The Frenchman Lionel Bringuier has already made his mark in the UK in guest appearances with the BBCSO and the Philharmonia, and this concert was his debut with the LSO, replacing Robin Ticciati, who is being treated for a back injury. Bringuier has been in the news recently, when his contract with the Tonhalle Zurich (where he has been in charge since 2012) was not renewed, but that is likely to be Zurich’s loss rather than Bringuier’s.
I had expected the main interest would lie in the French second half of his somewhat changed programme (no opening Fauré), but there was a special quality he and the LSO delivered in Brahms’s Violin Concerto, which provided an ideal foil for Alina Ibragimova at her most searching and soul-bearing. Even with the orchestra at its most monumental, as in the first movement, Ibragimova’s insistent inwardness bloomed. Her quietest playing comes with an almost tangible fullness, she is a phrase-squeezer of impeccable judgement and in a league of her own in her control of colour and dynamics – and, when the virtuoso gloves come off, she is thrilling. But it is the imagination and mercurial responsiveness that marks out this exceptional artist. Her fragmentation of the line in the Adagio ushered in the essence of German romanticism, of Brahms at his most private, and Bringuier and the LSO complemented this world of shadows with great tact.
Bringuier was also very good at dovetailing and balancing, aspects that were even more to the fore in Henri Dutilleux’s Métaboles. Dutilleux is an isolated figure in modern music – as self-critical as his contemporary Pierre Boulez (who spurned Dutilleux for not toeing his purist party line), much in thrall to Ravel and Debussy and associated with Messiaen’s soundworld, and with an ear acute enough for the spectralist composers underpinned by an approach to form that is Proustian in its subtle manipulation of memory and anticipation. Métaboles is a fifteen-minute concerto for orchestra (written for Szell and his Clevelanders) , the first four sections handing over material for further exploration as the piece unfolds, culminating in the justly titled ‘Flamboyant’ final movement where the full force of the orchestra is briefly let loose. The LSO is completely at home with the work (having played it with Simon Rattle), and delivered Dutilleux’s meticulous instrumentation in all its fastidiousness for Bringuier, whose craftsmanship revealed him as much a fan of Dutilleux as Rattle, with an ear tuned into matters of scale and balance as it is to the music’s unique sense of mystery and withdrawal.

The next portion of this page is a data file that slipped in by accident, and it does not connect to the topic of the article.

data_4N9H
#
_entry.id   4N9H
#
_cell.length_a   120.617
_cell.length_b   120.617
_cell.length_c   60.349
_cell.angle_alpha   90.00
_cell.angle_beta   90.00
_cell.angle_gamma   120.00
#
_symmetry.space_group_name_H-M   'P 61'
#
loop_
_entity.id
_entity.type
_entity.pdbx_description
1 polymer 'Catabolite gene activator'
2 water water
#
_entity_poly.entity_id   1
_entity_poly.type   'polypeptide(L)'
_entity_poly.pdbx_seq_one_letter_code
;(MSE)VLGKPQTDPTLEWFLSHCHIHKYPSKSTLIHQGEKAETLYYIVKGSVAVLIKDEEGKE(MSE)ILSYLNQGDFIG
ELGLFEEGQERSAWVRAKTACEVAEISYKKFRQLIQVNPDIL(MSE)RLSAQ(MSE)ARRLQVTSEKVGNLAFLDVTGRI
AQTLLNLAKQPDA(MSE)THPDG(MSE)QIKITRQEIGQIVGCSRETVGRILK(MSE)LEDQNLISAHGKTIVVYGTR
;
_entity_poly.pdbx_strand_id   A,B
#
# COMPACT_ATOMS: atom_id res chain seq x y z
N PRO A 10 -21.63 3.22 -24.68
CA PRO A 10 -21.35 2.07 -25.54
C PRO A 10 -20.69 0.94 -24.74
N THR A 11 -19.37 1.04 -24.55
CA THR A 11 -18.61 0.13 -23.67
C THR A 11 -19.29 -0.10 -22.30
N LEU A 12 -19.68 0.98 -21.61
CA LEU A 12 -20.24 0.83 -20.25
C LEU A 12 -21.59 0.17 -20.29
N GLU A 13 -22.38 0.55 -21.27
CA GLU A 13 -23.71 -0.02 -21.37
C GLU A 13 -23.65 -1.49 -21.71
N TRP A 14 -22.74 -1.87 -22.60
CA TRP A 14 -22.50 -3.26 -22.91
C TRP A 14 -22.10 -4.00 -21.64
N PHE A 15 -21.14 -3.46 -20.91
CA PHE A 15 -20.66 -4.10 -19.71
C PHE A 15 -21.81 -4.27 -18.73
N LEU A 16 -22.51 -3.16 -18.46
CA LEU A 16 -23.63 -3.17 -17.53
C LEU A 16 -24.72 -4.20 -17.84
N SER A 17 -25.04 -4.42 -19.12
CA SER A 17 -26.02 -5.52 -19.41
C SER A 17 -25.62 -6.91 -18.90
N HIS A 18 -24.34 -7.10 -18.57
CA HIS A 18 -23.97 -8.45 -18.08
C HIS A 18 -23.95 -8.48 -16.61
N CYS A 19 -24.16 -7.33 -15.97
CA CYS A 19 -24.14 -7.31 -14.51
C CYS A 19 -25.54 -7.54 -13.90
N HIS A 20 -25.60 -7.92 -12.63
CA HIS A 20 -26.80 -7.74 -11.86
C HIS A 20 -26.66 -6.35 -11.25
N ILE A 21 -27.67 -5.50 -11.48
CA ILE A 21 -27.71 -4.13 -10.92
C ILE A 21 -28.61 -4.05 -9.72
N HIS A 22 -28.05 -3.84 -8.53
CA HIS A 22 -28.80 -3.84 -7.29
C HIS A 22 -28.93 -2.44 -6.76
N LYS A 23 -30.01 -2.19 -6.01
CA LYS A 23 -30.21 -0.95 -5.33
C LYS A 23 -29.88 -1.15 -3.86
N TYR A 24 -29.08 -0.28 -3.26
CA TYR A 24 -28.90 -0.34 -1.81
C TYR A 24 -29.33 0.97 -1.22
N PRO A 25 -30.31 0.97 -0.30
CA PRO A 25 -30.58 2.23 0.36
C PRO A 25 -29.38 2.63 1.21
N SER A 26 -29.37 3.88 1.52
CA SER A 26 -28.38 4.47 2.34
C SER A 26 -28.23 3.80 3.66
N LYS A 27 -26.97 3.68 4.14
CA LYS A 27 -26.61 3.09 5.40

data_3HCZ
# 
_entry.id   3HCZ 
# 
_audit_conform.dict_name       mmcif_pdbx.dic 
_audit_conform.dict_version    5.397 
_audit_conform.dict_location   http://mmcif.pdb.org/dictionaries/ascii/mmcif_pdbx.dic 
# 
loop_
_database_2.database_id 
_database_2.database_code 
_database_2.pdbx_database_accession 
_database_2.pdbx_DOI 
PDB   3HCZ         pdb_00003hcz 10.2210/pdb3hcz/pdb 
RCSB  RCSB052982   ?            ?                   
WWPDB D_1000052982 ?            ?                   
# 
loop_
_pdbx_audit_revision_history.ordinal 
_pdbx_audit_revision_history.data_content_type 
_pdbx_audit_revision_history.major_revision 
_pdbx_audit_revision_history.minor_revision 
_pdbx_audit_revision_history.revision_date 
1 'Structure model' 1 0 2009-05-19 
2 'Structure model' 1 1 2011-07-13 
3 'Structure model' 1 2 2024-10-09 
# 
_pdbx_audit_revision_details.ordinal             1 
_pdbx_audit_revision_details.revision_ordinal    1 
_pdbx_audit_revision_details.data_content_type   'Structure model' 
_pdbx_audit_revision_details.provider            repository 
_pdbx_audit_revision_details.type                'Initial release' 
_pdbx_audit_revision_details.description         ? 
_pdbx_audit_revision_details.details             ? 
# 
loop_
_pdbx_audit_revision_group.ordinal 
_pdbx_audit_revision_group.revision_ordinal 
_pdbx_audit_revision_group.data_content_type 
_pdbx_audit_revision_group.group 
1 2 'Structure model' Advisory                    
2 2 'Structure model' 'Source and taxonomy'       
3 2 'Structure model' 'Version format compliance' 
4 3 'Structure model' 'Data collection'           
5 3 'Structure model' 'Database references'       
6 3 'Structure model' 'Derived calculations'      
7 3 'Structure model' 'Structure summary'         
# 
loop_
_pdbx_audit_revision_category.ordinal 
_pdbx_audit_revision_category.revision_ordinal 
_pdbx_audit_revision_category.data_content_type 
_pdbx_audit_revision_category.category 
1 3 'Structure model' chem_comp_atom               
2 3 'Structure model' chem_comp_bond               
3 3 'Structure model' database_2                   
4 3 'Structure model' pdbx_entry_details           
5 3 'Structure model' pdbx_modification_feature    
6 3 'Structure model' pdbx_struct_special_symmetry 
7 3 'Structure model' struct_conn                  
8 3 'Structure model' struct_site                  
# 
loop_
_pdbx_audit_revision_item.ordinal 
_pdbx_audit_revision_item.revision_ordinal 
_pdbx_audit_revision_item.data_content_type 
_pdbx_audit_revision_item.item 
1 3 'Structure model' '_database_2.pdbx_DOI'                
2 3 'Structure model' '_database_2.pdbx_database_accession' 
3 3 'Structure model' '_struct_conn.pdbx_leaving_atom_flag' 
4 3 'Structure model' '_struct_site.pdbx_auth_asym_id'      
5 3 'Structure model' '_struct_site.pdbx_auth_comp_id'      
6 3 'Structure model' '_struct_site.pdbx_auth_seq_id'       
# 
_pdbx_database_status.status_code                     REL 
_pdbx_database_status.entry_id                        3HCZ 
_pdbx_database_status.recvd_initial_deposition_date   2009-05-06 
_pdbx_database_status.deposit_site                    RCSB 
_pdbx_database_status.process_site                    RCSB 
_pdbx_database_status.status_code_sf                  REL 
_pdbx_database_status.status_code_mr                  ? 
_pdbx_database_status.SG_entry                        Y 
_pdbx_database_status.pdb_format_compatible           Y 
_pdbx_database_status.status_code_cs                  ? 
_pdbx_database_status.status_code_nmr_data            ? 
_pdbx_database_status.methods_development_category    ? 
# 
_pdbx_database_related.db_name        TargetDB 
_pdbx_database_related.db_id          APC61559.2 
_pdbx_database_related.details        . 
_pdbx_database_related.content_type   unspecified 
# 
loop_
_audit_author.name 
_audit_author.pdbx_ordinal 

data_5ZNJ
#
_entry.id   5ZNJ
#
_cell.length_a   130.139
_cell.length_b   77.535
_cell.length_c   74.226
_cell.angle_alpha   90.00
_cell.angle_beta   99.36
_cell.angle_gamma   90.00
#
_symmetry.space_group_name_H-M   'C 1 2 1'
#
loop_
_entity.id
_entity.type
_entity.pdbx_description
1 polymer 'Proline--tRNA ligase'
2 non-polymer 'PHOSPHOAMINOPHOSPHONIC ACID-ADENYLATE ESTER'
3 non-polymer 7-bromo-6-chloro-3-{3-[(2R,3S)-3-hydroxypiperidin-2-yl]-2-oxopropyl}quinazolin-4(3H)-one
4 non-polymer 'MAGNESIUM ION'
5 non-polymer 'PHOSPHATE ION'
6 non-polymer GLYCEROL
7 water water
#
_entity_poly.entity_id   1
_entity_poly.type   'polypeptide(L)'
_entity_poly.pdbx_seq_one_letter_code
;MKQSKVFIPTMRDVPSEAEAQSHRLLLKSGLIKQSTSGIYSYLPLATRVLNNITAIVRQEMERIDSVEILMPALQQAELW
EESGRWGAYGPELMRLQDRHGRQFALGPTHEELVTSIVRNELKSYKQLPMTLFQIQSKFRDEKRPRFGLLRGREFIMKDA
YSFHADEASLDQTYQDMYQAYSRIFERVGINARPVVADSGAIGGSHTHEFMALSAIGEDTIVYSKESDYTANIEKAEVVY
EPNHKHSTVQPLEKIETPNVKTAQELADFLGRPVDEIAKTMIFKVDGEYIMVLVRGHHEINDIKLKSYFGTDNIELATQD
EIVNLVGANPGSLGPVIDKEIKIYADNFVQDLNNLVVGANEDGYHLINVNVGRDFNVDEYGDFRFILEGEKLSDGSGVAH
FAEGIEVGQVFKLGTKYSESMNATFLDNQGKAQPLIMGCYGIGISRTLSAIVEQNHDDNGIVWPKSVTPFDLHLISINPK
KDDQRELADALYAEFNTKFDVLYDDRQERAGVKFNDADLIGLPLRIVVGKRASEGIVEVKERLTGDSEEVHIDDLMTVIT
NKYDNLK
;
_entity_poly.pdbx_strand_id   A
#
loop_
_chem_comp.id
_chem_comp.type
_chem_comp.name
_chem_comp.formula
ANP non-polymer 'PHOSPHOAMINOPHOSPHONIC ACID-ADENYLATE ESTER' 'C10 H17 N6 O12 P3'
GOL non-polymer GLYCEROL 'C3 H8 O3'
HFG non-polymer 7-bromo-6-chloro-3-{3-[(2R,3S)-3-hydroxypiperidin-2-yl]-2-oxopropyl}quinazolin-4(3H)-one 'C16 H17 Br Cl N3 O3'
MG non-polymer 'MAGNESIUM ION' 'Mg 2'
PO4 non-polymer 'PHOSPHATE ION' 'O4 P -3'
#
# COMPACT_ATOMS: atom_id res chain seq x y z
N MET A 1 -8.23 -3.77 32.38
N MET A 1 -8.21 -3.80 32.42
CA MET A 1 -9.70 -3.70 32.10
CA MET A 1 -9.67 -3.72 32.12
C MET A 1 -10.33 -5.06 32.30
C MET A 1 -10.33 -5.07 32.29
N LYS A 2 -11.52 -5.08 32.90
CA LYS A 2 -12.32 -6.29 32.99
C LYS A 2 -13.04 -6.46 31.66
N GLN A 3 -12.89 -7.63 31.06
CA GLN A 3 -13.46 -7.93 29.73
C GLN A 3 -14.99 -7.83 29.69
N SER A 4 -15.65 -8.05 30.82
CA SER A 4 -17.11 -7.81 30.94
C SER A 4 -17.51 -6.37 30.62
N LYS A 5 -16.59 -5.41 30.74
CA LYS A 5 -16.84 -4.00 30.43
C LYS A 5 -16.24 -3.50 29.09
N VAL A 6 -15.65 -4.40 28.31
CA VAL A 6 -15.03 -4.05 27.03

Adam Walker’s flute solo in the ‘Pantomime’ from Daphnis et Chloé was another highlight (Ticciati planned the whole score), catching the heat and eroticism of Ravel’s classical fantasy. The LSO caught every nuance of its opulent orchestration, with Bringuier presiding over a miraculous clarity and separation of texture. I was more aware of his technical facility than the music’s orgiastic abandon in the concluding ‘Danse générale’, but the opening ‘Lever du jour’ was a sensual tour de force.